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Former NY Supreme Court Justice William Thompson, Sr. passes

Ronald Oba, left center, George Nakasato, right center, William Thompson, right, were members of the 442nd Regimental Combat Team are shown here at a memorial which is located at the 442nd Veteran’s Club in Honolulu Monday, Aug. 30, 2010.
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William C. Thompson, a Caribbean American former New York State Supreme Court justice and trailblazing first Black New York State senator from Brooklyn, died on Christmas Eve. He was 94.

Thompson, whose parents migrated to New York from St. Kitts, was the father of former New York City Comptroller William “Bill” Thompson, Jr., 65, who had made an unsuccessful bid for mayor of the city.

Though the elder Thompson was born in Harlem, the Thompsons lived most of their lives in the Bedford-Stuyvesant, Brooklyn.

“As a judge and the first African American state senator from Brooklyn, William C. Thompson, Sr. stood up against racism and injustice in our city for decades,” tweeted incumbent New York City Mayor Bill de Blasio on Christmas Eve.

“We send our deepest condolences to his son Bill, his daughter Gail, and all his family and loved ones,” he added.

New York Governor Andrew Cuomo also tweeted: “William Thompson, Sr. spent a lifetime of service to New York.

“He was a trailblazer, and our thoughts are with his family,” Cuomo said.

Brooklyn Borough President Eric Adams said he joined “all Brooklynites” in mourning the passing of Thompson, “a man who I have been honored to call a friend and confidant for so many years.

As “a proud graduate” of Brooklyn College, City University of New York, and Brooklyn Law School, Adams said Thompson served America “with distinction” in World War II as a member of the Army’s “Buffalo Soldiers.”

“Justice Thompson broke barriers as our borough’s first Black state senator, and continued to break barriers as he ascended the ranks of our judicial system,” Adams said.

Across five decades, he said Justice Thompson was “the embodiment of the principles we expect out of public service, values he imparted to his children, Bill and Gail.”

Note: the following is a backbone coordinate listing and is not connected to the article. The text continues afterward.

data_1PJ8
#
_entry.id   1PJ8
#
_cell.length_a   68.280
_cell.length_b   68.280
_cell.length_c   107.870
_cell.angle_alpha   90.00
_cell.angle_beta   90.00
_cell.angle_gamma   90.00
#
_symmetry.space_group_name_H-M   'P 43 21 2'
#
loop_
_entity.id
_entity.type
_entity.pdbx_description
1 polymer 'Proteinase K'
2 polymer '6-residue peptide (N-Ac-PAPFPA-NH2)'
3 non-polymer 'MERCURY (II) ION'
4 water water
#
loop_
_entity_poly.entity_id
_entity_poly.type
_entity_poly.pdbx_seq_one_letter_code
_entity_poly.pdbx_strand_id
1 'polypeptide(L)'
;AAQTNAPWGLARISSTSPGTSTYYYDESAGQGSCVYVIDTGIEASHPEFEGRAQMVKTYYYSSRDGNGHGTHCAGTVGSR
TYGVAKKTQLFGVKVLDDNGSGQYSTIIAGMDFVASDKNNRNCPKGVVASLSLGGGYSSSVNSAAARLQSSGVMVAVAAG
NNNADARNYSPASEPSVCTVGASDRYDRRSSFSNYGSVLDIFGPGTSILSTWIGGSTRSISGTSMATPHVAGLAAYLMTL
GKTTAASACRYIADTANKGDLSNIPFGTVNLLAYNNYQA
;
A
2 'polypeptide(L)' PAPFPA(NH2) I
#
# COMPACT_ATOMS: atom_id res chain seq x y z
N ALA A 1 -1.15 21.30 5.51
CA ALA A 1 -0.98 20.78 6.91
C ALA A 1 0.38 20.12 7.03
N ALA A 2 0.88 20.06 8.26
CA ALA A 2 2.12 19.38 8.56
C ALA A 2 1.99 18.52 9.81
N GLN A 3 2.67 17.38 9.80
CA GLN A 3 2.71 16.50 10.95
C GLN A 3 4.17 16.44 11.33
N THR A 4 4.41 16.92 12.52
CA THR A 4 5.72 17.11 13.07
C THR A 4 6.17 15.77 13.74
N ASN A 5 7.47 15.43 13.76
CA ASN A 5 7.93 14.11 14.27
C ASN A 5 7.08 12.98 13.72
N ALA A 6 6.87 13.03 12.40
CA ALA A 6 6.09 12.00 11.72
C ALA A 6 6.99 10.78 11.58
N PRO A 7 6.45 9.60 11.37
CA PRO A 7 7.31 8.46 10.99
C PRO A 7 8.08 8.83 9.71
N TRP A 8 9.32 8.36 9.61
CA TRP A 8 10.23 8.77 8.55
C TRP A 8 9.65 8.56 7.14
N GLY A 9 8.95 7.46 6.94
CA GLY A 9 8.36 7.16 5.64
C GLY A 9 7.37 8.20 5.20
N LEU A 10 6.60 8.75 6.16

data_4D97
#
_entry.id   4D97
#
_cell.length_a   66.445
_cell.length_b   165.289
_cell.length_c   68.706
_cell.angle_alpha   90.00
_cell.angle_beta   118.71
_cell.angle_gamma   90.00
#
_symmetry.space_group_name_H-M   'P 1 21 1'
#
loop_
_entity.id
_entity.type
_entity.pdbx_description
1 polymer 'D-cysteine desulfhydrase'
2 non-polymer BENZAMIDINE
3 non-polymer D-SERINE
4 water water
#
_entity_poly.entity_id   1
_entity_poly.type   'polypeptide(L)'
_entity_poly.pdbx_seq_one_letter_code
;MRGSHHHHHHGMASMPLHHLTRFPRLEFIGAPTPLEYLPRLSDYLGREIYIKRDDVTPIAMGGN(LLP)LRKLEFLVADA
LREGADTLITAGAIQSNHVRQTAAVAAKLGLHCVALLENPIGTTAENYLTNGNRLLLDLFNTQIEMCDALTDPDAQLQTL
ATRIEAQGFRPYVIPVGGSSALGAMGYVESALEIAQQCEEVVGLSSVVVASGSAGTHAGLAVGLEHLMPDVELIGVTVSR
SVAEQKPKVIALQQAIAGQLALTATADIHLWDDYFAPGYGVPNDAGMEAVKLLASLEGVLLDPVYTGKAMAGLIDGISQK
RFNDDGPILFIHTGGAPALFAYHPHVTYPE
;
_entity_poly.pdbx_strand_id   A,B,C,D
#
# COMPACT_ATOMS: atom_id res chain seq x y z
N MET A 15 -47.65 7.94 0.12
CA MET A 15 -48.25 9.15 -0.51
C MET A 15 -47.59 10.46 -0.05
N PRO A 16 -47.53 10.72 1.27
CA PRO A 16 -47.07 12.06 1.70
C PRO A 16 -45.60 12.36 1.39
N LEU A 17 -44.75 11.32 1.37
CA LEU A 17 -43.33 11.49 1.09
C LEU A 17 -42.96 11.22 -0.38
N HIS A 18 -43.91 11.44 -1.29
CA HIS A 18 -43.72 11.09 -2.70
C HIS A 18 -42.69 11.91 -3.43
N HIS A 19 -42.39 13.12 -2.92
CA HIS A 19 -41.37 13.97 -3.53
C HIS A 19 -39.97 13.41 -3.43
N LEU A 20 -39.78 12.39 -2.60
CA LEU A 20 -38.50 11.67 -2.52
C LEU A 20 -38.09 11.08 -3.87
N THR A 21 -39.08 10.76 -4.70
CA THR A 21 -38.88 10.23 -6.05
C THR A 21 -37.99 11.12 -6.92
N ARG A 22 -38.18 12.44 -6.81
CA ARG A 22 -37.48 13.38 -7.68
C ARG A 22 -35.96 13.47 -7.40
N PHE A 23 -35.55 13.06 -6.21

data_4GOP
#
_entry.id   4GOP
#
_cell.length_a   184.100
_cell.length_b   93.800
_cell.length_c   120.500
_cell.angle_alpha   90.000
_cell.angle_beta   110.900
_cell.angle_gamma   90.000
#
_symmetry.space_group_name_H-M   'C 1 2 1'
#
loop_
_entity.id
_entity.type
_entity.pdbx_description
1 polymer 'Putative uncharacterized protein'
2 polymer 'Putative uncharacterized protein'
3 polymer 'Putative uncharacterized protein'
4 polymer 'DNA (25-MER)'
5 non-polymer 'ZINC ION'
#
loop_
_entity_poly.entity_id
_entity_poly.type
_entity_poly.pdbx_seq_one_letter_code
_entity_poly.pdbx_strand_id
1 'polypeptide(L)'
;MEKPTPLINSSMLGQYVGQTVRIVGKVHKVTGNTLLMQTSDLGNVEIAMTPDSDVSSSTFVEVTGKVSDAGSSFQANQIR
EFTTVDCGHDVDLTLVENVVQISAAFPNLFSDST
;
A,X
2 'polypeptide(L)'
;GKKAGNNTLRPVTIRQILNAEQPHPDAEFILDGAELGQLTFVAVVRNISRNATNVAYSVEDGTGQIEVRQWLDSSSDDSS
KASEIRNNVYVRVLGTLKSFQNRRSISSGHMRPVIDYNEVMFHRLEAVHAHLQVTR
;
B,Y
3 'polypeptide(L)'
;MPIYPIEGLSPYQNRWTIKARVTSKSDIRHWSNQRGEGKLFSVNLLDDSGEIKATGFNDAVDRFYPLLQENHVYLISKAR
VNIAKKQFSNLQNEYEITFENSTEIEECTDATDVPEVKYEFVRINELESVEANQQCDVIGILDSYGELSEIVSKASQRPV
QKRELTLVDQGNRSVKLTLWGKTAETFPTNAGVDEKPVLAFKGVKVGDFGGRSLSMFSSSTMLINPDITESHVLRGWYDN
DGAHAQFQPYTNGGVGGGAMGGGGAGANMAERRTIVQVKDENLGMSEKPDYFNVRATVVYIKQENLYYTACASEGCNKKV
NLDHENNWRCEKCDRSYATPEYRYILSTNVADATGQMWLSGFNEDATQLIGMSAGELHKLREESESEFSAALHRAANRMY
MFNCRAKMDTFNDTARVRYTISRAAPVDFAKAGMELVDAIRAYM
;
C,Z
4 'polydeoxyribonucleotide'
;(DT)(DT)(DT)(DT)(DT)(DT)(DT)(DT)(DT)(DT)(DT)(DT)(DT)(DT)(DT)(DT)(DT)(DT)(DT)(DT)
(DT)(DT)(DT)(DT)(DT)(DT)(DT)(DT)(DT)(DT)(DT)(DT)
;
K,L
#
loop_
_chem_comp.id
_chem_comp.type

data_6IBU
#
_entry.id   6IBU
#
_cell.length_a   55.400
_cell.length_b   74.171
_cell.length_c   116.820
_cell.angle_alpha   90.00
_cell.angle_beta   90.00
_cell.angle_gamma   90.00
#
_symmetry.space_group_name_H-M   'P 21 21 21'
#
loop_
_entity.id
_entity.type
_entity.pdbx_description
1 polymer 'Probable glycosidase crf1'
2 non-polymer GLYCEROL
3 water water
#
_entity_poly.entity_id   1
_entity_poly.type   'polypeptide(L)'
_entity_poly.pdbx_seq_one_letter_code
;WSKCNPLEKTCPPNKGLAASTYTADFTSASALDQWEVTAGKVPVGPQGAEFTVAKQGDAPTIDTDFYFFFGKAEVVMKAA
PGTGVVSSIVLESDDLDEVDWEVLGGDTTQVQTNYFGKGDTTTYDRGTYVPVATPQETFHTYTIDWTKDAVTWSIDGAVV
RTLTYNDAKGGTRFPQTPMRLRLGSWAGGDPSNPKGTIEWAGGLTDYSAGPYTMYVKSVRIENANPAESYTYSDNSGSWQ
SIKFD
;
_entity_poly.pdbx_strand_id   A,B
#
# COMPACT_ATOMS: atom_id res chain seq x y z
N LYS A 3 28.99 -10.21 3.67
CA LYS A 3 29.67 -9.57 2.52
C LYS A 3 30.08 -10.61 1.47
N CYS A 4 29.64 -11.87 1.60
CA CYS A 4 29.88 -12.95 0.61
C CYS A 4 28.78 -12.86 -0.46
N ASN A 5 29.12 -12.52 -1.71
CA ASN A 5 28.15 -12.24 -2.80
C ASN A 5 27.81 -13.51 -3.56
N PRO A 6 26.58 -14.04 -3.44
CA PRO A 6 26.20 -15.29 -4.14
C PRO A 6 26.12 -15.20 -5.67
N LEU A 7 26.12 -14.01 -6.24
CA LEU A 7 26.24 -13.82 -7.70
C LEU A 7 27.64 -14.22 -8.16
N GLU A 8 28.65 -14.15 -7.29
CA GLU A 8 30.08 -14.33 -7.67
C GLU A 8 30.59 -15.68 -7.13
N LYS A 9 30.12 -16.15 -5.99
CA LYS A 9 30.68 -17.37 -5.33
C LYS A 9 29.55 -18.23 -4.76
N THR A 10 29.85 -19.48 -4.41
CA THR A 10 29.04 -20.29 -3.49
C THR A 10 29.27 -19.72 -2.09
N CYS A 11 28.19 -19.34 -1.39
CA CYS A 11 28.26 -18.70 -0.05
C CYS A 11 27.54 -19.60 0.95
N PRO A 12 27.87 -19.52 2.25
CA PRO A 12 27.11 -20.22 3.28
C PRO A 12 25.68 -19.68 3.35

“His legacy of public good includes meaningful work to advance quality child care, combat breast cancer, mentor young law students, as well as bring together our African-American and Jewish communities,” Adams said.

“Our One Brooklyn family will collectively carry Justice Thompson’s torch in the struggle for justice going forward,” he added.

William Colridge Thompson, was born on Oct. 26, 1924.

According to his biography, Thompson graduated from Brooklyn College, and, in 1954, from Brooklyn Law School.

He was a member of the New York State Senate from 1965 to 1968, sitting in the 175th, 176th and 177th New York State Legislatures as a Democrat.

His biography also states that Thompson was a member of the New York City Council from 1969 to 1973.

It said that, in November 1973, he was elected to the New York Supreme Court; and, a year later, was “designated” as an Associate Justice of the Appellate Term, 2nd and 11th Districts.

In December 1980, Thompson was again “designated” an Associate Justice of the Appellate Division, Second Department, the biography states.

Brooklyn Law School said Thompson retired from the bench at the end of 2000, “when he reached the constitutional age limit, and then became of counsel to the law firm of Roger Victor Archibald, PLLC.”

Thompson’s wife, Elaine Thompson, a public school teacher in Brooklyn, died in 2010.

Updated 2:30 pm, December 28, 2018
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